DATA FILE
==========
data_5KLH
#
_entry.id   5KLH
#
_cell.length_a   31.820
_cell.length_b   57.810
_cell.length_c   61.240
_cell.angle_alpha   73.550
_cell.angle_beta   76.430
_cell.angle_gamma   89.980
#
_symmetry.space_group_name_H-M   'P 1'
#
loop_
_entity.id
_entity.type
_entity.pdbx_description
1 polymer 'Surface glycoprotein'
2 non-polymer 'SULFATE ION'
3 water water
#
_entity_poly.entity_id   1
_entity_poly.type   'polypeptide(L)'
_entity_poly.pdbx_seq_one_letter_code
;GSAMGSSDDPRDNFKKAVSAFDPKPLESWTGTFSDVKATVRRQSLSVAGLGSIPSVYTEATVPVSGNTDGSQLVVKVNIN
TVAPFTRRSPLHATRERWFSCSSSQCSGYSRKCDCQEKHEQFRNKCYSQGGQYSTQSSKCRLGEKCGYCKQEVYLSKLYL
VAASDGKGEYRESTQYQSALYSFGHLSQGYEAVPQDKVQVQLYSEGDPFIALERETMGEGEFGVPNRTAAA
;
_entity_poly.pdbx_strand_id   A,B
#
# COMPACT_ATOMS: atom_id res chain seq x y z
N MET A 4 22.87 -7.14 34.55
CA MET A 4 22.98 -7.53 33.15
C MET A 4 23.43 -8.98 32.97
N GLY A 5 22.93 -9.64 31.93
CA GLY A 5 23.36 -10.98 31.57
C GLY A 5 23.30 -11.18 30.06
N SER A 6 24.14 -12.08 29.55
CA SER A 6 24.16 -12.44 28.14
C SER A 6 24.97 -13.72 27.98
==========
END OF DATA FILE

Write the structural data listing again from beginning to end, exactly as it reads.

data_5KLH
#
_entry.id   5KLH
#
_cell.length_a   31.820
_cell.length_b   57.810
_cell.length_c   61.240
_cell.angle_alpha   73.550
_cell.angle_beta   76.430
_cell.angle_gamma   89.980
#
_symmetry.space_group_name_H-M   'P 1'
#
loop_
_entity.id
_entity.type
_entity.pdbx_description
1 polymer 'Surface glycoprotein'
2 non-polymer 'SULFATE ION'
3 water water
#
_entity_poly.entity_id   1
_entity_poly.type   'polypeptide(L)'
_entity_poly.pdbx_seq_one_letter_code
;GSAMGSSDDPRDNFKKAVSAFDPKPLESWTGTFSDVKATVRRQSLSVAGLGSIPSVYTEATVPVSGNTDGSQLVVKVNIN
TVAPFTRRSPLHATRERWFSCSSSQCSGYSRKCDCQEKHEQFRNKCYSQGGQYSTQSSKCRLGEKCGYCKQEVYLSKLYL
VAASDGKGEYRESTQYQSALYSFGHLSQGYEAVPQDKVQVQLYSEGDPFIALERETMGEGEFGVPNRTAAA
;
_entity_poly.pdbx_strand_id   A,B
#
# COMPACT_ATOMS: atom_id res chain seq x y z
N MET A 4 22.87 -7.14 34.55
CA MET A 4 22.98 -7.53 33.15
C MET A 4 23.43 -8.98 32.97
N GLY A 5 22.93 -9.64 31.93
CA GLY A 5 23.36 -10.98 31.57
C GLY A 5 23.30 -11.18 30.06
N SER A 6 24.14 -12.08 29.55
CA SER A 6 24.16 -12.44 28.14
C SER A 6 24.97 -13.72 27.98